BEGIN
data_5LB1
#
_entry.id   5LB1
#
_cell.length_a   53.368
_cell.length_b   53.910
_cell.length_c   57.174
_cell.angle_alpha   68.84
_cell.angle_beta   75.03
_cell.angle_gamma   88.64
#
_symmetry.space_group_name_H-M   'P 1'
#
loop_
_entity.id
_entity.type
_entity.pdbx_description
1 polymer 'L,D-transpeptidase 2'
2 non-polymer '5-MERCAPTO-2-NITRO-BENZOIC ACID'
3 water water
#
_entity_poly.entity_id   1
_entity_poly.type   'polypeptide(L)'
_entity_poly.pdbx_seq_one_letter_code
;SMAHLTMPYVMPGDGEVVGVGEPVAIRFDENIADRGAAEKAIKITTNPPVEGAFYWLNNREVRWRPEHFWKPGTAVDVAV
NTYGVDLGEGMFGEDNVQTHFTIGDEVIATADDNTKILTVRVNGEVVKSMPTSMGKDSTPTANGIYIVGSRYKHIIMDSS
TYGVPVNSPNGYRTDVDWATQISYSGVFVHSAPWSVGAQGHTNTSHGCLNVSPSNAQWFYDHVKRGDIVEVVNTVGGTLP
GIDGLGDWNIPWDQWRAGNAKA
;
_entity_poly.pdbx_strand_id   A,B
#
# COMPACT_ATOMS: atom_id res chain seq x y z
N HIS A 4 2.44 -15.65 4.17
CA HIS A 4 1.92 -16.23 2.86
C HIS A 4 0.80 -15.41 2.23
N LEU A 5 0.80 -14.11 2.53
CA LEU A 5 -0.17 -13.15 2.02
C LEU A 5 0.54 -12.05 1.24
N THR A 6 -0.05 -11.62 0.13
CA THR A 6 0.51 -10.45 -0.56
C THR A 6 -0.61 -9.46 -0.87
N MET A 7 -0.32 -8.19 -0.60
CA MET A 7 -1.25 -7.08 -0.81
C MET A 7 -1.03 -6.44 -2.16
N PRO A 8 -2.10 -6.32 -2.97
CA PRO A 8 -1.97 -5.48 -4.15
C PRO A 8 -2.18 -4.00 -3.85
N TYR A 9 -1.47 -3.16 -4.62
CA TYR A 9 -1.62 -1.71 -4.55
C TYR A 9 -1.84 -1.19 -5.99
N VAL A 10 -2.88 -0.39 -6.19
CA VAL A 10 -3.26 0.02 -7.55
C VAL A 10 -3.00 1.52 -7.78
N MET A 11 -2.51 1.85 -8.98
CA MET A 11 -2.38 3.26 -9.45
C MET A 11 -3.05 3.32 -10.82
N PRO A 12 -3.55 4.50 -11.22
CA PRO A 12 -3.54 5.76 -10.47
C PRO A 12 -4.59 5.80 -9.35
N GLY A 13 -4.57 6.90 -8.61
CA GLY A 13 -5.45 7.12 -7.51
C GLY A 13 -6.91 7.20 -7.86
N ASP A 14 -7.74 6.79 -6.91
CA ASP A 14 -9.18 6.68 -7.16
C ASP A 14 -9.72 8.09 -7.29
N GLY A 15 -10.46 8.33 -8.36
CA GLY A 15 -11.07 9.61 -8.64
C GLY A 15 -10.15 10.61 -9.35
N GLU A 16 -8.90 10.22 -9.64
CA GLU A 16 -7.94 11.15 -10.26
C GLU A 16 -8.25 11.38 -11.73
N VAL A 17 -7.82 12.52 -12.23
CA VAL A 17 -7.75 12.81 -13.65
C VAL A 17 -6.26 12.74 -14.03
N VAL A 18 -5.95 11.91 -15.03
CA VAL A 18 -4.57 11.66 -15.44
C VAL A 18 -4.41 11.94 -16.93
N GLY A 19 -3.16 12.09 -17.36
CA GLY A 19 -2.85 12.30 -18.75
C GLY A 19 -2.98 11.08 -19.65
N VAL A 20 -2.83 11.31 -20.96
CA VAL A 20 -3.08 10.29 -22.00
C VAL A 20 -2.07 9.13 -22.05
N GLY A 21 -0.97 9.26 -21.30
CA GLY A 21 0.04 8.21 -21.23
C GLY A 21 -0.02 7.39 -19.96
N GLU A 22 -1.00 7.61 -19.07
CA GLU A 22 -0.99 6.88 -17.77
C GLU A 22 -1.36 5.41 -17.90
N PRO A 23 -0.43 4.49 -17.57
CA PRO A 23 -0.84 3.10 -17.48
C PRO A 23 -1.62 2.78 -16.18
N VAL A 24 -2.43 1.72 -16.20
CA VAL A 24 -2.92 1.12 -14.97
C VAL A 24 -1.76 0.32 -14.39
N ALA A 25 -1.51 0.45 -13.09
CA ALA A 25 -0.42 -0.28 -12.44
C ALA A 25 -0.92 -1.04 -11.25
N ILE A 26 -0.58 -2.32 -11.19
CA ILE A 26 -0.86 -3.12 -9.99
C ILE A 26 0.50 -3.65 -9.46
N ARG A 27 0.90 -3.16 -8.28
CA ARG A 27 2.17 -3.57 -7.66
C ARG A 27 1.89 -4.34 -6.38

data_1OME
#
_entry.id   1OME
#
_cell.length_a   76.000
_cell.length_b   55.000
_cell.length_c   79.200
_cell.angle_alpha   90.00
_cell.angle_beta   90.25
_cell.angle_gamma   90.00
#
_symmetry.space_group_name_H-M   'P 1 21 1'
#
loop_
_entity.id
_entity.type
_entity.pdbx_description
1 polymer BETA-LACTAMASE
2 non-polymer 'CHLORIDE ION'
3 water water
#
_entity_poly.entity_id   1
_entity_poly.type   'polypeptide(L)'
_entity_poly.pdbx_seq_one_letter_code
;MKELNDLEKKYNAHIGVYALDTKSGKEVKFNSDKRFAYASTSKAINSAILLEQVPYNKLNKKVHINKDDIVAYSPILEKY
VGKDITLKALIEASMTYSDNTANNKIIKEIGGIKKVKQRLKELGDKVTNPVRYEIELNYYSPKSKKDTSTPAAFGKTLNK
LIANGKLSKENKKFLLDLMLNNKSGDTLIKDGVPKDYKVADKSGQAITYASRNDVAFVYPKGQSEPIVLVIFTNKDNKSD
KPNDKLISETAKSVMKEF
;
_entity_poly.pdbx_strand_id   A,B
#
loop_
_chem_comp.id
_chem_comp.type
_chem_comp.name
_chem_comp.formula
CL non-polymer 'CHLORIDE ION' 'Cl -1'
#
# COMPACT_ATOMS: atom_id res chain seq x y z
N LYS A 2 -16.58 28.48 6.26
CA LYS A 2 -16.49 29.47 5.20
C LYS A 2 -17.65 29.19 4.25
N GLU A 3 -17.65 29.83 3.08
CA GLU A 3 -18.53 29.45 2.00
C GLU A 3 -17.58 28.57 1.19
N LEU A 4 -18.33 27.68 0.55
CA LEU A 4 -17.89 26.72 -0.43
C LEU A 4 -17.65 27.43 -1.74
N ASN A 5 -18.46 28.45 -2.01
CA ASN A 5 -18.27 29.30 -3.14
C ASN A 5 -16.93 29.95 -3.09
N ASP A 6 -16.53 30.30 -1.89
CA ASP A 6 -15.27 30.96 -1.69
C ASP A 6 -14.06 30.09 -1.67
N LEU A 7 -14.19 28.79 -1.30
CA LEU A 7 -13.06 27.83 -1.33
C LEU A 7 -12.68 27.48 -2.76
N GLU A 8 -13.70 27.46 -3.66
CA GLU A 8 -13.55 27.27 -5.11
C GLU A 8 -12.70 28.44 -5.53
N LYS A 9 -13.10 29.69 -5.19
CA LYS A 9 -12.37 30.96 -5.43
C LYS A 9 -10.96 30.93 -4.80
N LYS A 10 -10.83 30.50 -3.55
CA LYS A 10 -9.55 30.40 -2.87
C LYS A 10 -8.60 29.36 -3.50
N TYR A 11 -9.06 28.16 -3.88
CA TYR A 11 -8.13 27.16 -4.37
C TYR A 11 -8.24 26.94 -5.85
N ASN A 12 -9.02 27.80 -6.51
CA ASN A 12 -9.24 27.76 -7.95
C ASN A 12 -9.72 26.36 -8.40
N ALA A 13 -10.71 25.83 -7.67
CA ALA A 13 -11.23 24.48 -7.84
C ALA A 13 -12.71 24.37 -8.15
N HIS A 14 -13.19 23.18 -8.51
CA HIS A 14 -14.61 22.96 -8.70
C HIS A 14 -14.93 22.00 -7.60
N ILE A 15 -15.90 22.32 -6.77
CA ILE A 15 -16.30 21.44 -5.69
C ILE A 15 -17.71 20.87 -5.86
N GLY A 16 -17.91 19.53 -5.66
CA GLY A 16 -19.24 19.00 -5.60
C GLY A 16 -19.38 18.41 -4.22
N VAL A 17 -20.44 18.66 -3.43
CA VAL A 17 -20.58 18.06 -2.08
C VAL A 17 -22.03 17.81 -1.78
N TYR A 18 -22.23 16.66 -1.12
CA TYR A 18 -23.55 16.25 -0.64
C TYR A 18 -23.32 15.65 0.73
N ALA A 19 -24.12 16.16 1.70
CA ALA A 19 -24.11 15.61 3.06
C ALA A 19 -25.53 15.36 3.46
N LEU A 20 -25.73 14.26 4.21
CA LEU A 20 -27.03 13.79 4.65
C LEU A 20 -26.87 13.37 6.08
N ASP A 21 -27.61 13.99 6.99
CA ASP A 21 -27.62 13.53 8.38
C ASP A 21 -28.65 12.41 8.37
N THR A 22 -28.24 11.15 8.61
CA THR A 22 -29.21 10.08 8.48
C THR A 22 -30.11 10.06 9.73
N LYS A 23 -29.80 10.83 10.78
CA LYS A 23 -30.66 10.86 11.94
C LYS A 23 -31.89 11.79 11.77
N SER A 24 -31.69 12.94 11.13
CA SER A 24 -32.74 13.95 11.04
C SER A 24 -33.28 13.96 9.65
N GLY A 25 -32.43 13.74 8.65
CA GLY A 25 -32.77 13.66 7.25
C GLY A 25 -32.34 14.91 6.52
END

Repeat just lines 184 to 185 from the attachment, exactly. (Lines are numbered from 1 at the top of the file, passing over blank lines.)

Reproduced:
CA ILE A 15 -16.30 21.44 -5.69
C ILE A 15 -17.71 20.87 -5.86